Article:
TW: I look forward to the day when pop singers don’t use metaphors for fellatio—they just sing about it.
BD: I don’t know. I like pop singles that focus on inanimate objects, like umbrellas and lollipops.
JD: Yeah—I think the umbrella stood for something else, too
LF: I don’t think there was any connotation
JD: Do you think Lil Wayne listened to a lot of Fiddy Cent?
BD: I don’t know. All I know is that I still think robotic voices suck.
LF: I have Cher on my iPod. We can listen to when the whole robot trend started.
AE: Robots are taking over.
BD: Terminator 6: Robots Take Over Pop Music.
AE: It could happen.

Gotta Be Somebody
AE: I don’t mind this. I’ll just throw that out there.
TW: Wow Aaron, you’ve got some big cojones for admitting that.
BD: Who thought a Nickelback chord progression could get any more predictable? More proof that Nickelback will do whatever it takes to get a hit.
LF: Such a positive, uplifting message in this song—’Nobody wants to be alone.’
BD: I’d rather listen to a song about somebody sucking my lollipop than—
LF: Than a song telling you to embrace your life?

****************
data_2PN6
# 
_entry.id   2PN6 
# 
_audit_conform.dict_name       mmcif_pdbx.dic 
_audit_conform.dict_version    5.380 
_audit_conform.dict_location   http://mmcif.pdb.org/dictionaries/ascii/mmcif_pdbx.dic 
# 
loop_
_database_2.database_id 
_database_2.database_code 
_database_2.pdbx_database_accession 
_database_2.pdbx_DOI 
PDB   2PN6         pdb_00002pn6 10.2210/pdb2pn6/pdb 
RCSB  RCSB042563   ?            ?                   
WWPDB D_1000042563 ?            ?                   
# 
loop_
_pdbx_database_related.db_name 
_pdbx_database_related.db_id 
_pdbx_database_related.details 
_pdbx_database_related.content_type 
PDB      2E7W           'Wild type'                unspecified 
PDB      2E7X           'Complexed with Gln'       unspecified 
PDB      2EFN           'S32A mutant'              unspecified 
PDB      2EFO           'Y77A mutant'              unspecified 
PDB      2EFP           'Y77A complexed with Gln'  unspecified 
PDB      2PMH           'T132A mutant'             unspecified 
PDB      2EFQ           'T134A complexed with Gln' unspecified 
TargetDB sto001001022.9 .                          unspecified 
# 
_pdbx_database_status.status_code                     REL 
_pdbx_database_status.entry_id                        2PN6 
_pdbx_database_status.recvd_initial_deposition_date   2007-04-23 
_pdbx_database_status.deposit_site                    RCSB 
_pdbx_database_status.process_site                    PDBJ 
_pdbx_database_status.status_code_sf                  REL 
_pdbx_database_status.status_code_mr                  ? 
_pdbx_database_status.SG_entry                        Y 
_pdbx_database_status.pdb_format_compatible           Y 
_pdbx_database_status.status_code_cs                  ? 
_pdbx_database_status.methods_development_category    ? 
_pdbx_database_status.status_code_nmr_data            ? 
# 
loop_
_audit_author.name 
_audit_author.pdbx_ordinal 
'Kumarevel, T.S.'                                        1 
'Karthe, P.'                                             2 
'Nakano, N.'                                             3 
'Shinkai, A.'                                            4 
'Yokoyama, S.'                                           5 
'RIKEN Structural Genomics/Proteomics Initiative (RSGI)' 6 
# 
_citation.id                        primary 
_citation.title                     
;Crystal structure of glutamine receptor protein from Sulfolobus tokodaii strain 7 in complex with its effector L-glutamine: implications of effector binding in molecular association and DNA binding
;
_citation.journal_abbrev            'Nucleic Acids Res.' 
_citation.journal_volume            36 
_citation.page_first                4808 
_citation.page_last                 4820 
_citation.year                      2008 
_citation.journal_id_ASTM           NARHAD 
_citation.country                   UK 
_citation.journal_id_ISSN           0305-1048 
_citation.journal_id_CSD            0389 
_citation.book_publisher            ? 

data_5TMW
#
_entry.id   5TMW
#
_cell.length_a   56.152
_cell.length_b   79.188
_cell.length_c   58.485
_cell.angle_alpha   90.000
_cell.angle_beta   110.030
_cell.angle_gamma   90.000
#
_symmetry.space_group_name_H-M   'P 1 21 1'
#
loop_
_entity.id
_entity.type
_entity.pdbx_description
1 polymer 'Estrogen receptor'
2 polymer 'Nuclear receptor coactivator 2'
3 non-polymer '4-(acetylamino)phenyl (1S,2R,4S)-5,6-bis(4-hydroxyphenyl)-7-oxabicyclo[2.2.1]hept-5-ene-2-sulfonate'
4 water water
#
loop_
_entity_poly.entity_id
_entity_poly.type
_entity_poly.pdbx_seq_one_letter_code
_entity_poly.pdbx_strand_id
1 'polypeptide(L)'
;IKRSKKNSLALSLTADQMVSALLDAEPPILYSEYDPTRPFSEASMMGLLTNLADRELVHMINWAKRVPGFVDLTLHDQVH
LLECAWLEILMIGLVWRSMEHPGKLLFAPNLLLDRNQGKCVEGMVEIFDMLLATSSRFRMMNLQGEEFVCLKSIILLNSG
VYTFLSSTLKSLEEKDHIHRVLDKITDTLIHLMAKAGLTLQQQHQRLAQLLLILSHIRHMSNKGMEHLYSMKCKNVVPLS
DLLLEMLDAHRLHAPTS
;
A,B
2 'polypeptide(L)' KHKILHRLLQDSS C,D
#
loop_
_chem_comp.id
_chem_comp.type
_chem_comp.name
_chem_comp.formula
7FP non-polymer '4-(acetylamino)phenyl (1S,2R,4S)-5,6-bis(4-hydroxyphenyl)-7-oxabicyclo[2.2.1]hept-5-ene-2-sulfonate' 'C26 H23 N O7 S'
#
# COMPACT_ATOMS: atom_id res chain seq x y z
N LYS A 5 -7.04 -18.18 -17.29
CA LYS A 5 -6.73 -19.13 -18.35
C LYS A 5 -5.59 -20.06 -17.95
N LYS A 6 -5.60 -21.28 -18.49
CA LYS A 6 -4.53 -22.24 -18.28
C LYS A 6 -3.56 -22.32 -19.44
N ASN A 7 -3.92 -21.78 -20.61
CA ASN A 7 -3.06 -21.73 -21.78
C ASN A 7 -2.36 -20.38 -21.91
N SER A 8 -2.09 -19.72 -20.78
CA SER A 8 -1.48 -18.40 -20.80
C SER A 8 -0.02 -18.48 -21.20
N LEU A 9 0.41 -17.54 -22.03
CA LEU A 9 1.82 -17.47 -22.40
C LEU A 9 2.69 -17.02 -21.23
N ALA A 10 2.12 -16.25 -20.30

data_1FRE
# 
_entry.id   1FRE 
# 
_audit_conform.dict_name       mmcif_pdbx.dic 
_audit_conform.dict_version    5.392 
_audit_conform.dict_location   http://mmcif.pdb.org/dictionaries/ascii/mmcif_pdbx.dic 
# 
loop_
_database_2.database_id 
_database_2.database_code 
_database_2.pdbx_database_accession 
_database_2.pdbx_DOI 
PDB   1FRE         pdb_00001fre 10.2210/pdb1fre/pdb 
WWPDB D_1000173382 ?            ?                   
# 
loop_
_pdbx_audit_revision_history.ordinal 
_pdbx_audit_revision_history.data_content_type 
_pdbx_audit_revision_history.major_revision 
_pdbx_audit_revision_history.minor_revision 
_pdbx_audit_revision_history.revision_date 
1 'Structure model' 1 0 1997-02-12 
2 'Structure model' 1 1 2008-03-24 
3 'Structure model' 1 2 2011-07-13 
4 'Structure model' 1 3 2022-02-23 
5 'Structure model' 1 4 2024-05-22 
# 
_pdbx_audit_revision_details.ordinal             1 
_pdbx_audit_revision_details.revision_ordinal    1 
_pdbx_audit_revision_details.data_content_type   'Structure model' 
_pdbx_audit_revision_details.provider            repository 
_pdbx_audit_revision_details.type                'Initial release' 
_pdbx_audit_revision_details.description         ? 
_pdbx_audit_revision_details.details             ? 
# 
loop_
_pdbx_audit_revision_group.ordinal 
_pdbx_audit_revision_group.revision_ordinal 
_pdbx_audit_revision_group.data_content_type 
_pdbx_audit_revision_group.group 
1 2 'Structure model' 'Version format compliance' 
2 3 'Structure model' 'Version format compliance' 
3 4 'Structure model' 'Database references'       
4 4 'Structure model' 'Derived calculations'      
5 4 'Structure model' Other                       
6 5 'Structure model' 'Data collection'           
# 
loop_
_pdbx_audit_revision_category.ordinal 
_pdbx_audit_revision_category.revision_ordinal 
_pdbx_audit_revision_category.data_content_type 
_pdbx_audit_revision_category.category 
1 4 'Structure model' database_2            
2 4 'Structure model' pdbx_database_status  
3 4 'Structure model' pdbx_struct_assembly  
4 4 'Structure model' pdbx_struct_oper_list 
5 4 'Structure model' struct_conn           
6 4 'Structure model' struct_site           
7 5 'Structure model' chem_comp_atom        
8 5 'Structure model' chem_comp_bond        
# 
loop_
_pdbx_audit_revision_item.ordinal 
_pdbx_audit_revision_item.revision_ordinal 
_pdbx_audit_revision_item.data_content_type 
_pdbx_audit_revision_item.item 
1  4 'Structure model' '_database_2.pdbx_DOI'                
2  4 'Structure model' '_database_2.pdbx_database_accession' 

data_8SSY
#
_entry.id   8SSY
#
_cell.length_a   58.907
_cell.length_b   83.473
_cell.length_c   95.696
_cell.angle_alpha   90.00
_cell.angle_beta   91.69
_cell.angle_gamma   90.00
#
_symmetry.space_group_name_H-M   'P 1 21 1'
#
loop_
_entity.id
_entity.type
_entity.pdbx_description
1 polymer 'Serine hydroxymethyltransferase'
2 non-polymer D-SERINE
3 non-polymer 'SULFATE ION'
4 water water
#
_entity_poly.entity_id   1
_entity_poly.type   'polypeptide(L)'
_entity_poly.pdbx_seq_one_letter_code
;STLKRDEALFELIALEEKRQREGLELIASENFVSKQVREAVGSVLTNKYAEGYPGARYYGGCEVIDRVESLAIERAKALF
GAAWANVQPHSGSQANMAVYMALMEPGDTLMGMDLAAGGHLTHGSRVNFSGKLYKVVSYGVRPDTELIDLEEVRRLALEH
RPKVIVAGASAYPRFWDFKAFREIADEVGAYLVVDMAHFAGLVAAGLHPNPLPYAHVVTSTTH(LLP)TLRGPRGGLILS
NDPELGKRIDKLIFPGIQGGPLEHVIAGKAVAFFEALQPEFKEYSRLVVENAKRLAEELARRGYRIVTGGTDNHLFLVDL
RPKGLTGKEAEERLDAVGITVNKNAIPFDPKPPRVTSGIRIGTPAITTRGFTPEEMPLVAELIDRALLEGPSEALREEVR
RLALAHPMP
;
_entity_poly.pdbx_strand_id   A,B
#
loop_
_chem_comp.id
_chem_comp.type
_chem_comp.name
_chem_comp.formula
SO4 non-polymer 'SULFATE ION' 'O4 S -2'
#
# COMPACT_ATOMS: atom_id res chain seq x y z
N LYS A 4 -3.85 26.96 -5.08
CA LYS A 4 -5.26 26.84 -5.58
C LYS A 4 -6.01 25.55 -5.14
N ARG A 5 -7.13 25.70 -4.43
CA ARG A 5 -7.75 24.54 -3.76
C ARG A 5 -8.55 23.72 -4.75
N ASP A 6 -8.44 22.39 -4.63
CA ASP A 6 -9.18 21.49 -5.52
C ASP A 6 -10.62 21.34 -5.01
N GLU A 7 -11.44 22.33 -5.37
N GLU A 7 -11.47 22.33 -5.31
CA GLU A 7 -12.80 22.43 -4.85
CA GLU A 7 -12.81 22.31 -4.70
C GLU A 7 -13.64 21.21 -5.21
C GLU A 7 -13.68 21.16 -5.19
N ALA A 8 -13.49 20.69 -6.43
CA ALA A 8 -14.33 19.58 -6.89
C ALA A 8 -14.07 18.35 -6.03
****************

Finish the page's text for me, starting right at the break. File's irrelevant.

Chinese Democracy
TW: I think it’s too easy to make fun of this album and song.
JD: But that doesn’t mean we shouldn’t.
LF: Why do you think Axl Rose is so enthralled with the concept of Chinese democracy?
TE: I think his cornrows were a little too tight when he thought of that title.
BD: Guns N’ Roses started making this album in 1993, and I don’t know how anyone can still care all these years later.
TW: Do you think this song sums us up? Would you give this to someone from a different culture and say, ‘This is North America’?
LF: It’s North America, but it’s not 2008.
TW: It’s 2008, circa 1994.
JD: This sounds like it was produced in 2008, though.
LF: It’s a 1994 album, produced in 2008.

All Summer Long
JD: It’s like Kid Rock swallowed Sweet Home Alabama and shit it out.
TE: I just wish I was 14-years-old again before I knew Sweet Home Alabama existed.
AE: Why?
TE: Because that song sucks ass.
JD: This is why I hate America—because of songs like All Summer Long.
TW: I predict that this is the last pre-Obama hit of its nature.
BD: Yeah. In the era of Obama, this shit’s not gonna fly.